Wall Street On Parade is also the only media outlet to crunch the numbers and report on another multi-trillion dollar bailout of the mega banks on Wall Street by the Fed that began on September 17, 2019 – months before there was any COVID-19 pandemic that the Fed could blame for the relaunch of its emergency lending programs.
These were the first emergency repo loans issued by the Fed since the financial crisis of 2008. That fact alone should have galvanized mainstream media to investigate what was going on. Instead, when the Fed was forced (under the Dodd-Frank legislation) to release after two years the names of the banks that borrowed the huge sums and the amounts borrowed, there was a bizarre total news blackout by mainstream media. (See our report: There’s a News Blackout on the Fed’s Naming of the Banks that Got Its Emergency Repo Loans; Some Journalists Appear to Be Under Gag Orders.)
From September 17, 2019 to December 31, 2019, $5.269 trillion was cumulatively doled out by the Fed in emergency repo loans to its primary dealers (the trading houses on Wall Street, most of which have federally-insured banks under the same bank holding company roof). Adjusted for the term of the loan, these figures are even more staggering.
The normal repo loan market is typically an overnight (one-day) loan market. The Fed started out with one-day overnight loans but then periodically also added 14-day, 28-day, 42-day and other term loans – suggesting an extremely serious liquidity crisis. We had to adjust our cumulative tallies to account for these term loans in order to get an accurate picture as to who was grabbing the bulk of these cheap loans from the Fed. For example, let’s say a trading firm took a $10 billion loan for one-day but on the same day took another $10 billion loan for a term of 14 days. The 14-day loan for $10 billion represented the equivalent of 14-days of borrowing $10 billion or a cumulative tally of $140 billion.
If we simply tallied the column the Fed provided for “trade amount” per trading firm, it listed only $10 billion for that 14-day term loan and not the $140 billion it actually translated into. The chart below provides the term-adjusted numbers for emergency repo loan borrowers in the last quarter of 2019.
The trading unit of the largest bank in the United States, JPMorgan Chase, was one of the largest borrowers under the Fed’s repo loans in 2019, despite its Chairman and CEO, Jamie Dimon, constantly bragging about the bank’s “fortress balance sheet.” The trading unit of the bank that received the largest bailout in global banking history during and after the 2008 financial crisis, Citigroup, was a major borrower. Goldman Sachs, which has a storied history of reckless and irresponsible trading behavior, but is nonetheless allowed to own a federally-insured bank, was a major borrower. And the trading units of numerous foreign banks, such as the Japanese bank, Nomura, and German, Deutsche Bank, were large borrowers. (The share price of Deutsche Bank, a major derivatives counterparty to Wall Street banks, was in a death spiral at the time.)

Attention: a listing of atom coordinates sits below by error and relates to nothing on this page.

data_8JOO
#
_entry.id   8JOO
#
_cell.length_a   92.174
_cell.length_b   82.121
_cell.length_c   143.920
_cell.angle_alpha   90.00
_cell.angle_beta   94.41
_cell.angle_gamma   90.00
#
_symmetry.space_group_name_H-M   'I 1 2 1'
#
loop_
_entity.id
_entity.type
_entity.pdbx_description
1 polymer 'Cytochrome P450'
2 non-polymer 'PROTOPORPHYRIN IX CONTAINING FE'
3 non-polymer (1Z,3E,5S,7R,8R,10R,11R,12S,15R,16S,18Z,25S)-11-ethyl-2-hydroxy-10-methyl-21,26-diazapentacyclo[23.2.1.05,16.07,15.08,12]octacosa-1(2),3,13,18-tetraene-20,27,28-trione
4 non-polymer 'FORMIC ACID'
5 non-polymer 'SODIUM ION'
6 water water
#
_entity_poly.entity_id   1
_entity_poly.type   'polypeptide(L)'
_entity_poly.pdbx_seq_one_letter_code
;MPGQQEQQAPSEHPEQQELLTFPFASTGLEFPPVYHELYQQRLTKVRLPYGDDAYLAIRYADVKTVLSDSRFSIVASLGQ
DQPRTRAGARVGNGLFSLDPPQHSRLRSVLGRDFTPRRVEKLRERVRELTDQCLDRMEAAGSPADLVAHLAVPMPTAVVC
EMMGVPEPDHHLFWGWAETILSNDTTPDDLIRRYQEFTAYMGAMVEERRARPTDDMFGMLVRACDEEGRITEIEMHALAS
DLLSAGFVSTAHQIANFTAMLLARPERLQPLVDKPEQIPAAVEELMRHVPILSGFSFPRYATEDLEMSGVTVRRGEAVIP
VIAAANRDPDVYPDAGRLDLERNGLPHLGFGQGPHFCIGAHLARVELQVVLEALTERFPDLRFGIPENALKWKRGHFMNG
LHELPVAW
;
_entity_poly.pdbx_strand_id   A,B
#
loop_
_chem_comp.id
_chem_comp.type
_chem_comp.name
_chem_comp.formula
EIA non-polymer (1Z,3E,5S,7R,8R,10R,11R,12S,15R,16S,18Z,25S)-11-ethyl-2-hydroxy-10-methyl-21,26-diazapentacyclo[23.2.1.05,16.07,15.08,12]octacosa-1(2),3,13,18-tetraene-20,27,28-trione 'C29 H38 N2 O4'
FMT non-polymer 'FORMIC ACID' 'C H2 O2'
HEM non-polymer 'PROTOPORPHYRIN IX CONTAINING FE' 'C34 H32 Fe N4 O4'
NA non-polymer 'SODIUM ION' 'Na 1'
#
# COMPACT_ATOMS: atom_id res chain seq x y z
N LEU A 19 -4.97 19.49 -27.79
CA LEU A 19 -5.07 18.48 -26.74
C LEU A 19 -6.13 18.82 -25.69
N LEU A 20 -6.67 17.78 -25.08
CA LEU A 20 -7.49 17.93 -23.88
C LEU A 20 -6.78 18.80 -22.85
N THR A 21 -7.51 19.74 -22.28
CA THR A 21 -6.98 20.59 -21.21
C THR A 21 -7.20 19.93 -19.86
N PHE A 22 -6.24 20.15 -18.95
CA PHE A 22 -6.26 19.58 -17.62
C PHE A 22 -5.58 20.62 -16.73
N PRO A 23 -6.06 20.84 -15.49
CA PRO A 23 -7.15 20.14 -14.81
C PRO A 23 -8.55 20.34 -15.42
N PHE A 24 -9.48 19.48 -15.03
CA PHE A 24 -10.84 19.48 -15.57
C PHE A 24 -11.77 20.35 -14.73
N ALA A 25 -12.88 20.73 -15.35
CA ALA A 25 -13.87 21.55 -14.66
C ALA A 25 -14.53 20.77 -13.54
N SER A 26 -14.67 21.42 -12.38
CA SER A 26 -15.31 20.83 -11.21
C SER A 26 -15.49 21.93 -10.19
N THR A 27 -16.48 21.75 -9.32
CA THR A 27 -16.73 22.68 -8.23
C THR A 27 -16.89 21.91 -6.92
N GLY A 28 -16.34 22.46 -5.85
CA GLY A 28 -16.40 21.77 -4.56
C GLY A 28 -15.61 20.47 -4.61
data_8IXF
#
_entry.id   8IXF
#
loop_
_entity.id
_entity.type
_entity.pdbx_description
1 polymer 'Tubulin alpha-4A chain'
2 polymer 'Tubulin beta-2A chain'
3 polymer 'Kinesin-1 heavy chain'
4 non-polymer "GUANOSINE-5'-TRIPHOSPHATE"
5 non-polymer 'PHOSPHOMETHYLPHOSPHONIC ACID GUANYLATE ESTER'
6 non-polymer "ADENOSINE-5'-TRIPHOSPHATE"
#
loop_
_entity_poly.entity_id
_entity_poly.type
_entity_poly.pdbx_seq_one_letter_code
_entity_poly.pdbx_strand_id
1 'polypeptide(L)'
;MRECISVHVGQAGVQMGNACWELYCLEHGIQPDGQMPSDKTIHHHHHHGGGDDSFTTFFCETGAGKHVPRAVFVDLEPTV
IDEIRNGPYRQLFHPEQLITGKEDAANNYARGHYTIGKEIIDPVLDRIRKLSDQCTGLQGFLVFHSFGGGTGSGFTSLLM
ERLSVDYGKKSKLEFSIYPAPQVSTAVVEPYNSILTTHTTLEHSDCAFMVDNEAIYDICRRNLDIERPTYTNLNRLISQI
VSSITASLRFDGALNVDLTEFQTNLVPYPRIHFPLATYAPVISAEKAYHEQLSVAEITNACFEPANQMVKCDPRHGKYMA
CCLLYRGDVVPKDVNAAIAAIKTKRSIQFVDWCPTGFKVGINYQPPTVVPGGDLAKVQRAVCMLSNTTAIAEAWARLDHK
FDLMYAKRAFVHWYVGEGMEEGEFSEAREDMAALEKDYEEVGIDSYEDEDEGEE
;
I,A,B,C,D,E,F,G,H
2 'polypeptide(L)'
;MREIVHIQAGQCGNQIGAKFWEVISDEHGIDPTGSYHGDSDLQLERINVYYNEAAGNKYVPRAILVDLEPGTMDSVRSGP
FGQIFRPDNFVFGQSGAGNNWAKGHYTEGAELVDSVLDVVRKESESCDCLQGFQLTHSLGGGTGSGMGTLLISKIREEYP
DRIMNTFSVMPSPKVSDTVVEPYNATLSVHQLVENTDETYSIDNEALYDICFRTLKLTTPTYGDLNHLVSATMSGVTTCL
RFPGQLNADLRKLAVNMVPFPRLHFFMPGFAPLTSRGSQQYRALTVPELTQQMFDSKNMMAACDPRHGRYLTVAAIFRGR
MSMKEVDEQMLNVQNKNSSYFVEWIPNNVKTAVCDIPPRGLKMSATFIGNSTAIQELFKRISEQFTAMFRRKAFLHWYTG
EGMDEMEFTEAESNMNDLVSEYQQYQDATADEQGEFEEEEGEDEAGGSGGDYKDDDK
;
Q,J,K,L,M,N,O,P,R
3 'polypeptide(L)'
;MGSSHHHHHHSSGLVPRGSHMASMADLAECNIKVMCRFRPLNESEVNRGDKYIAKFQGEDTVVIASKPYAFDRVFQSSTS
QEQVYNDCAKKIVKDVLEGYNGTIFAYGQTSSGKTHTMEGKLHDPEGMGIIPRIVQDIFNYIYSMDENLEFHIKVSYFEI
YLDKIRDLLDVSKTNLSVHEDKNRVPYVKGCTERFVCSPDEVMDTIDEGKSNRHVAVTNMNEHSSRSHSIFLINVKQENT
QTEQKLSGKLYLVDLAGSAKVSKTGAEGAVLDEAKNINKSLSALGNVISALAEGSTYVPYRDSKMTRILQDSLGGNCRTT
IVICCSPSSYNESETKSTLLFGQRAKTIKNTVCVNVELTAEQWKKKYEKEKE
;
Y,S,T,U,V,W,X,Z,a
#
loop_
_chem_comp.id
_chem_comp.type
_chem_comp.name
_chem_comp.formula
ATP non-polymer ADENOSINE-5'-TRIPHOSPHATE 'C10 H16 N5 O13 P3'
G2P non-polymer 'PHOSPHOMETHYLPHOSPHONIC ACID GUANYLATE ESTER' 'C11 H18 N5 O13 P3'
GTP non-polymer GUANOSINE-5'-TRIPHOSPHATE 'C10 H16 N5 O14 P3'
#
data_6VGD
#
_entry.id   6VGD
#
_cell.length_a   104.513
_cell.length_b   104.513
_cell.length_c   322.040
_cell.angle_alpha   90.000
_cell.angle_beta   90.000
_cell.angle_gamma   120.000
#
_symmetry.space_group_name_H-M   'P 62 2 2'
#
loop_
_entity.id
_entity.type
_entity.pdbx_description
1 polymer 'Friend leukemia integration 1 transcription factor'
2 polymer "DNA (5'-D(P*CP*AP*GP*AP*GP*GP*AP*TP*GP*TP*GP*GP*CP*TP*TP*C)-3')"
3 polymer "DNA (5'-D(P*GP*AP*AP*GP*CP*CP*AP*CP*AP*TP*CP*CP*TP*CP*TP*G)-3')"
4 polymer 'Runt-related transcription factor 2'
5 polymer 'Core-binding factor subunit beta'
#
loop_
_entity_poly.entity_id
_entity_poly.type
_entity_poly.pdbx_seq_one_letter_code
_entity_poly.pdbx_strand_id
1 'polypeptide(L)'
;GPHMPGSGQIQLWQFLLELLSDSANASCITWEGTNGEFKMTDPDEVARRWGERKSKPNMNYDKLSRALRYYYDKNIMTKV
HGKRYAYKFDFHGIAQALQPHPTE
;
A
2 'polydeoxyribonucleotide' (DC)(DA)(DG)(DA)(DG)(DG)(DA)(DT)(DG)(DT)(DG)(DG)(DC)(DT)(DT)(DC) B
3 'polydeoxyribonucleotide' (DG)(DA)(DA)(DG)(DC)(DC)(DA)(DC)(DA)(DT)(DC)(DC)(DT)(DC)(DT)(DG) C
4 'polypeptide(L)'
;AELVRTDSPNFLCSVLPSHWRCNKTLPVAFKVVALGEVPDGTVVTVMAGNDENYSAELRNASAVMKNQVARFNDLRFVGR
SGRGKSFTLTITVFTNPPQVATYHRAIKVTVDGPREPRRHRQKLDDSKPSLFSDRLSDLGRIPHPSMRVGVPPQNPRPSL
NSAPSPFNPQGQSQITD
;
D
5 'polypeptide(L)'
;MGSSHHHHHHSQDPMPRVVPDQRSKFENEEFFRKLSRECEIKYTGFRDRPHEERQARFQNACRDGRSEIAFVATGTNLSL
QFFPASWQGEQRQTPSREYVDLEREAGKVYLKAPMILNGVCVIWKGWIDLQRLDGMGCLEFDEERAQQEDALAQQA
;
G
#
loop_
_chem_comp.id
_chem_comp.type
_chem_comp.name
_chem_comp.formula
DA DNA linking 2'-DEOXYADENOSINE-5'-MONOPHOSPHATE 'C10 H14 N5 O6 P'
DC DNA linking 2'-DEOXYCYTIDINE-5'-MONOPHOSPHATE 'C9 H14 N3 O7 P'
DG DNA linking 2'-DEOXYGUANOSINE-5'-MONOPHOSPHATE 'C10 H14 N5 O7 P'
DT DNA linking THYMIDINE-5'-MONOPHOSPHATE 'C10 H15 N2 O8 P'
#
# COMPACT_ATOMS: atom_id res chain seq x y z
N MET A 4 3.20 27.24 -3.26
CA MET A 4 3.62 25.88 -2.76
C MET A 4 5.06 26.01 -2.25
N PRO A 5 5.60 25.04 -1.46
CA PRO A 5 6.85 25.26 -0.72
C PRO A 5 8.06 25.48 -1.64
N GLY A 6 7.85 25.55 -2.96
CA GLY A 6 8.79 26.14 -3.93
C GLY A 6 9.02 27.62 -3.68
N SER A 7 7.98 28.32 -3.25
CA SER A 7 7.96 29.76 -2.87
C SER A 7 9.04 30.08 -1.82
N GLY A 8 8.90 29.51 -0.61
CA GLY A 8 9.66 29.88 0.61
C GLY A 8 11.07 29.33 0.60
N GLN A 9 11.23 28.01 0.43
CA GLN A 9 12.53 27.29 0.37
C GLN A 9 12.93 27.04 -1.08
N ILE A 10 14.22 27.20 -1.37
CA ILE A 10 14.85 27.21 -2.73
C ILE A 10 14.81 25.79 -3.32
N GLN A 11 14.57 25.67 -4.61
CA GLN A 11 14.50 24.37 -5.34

In some cases, the Fed appeared to be customizing loans for specific borrowers -– something that the Dodd-Frank financial reform legislation of 2010 expressly prohibits. For example, on December 17, 2019, the Fed made a 13-day term loan for $6.1 billion. BNP Paribas Securities received $1 billion of that; Daiwa Capital Markets got $100 million; Deutsche Bank Securities took $3 billion; and Societe Generale took the balance of $2 billion. That’s only four firms while the legal mandate of Dodd-Frank is that the Fed can only lend to “broad-based” programs. On the same date of December 17, 2019, the Fed also made an overnight loan of $52.65 billion. Deutsche Bank took three lots of that loan totaling $6.5 billion, bringing its total borrowing on that date to $9.5 billion.
The Fed’s audited financial statements show that on its peak day in the last quarter of 2019, the Fed’s emergency repo loans outstanding stood at $259.95 billion. The cause of that banking crisis remains unexplained to the American people.
Excluding the banking crisis related to the COVID-19 pandemic in 2020, Americans now find themselves in Banking Crisis 3.0 with a new Fed bailout program called the Bank Term Funding Program (BTFP). That program came on the heels of the second and third largest bank failures in U.S. history in March: respectively, Silicon Valley Bank and Signature Bank, both of which are now in FDIC receivership.
On March 12, the Fed explained its emergency action as follows:
“The additional funding will be made available through the creation of a new Bank Term Funding Program (BTFP), offering loans of up to one year in length to banks, savings associations, credit unions, and other eligible depository institutions pledging U.S. Treasuries, agency debt and mortgage-backed securities, and other qualifying assets as collateral. These assets will be valued at par. The BTFP will be an additional source of liquidity against high-quality securities, eliminating an institution’s need to quickly sell those securities in times of stress.”
The operative words in the above statement from the Fed are “one year” and “valued at par.” The Fed has now morphed from an historic practice of making overnight loans to making long-term loans and is now accepting as collateral debt instruments valued at par (meaning the full face amount), despite the fact that their market value is deeply underwater. Under the Federal Reserve Act, the Fed is mandated to accept only “good” collateral. The collateral the Fed is accepting might be good in 5, 10 or 15 years, but right now it’s underwater — the reason for this new Fed emergency lending program in the first place.
Democrats on the Senate Banking Committee have asked the Government Accountability Office to investigate the supervisory practices of bank regulators in regard to the recent bank failures. That GAO investigation needs to broaden dramatically to focus on the 15-year hubris of the Fed and its bailouts.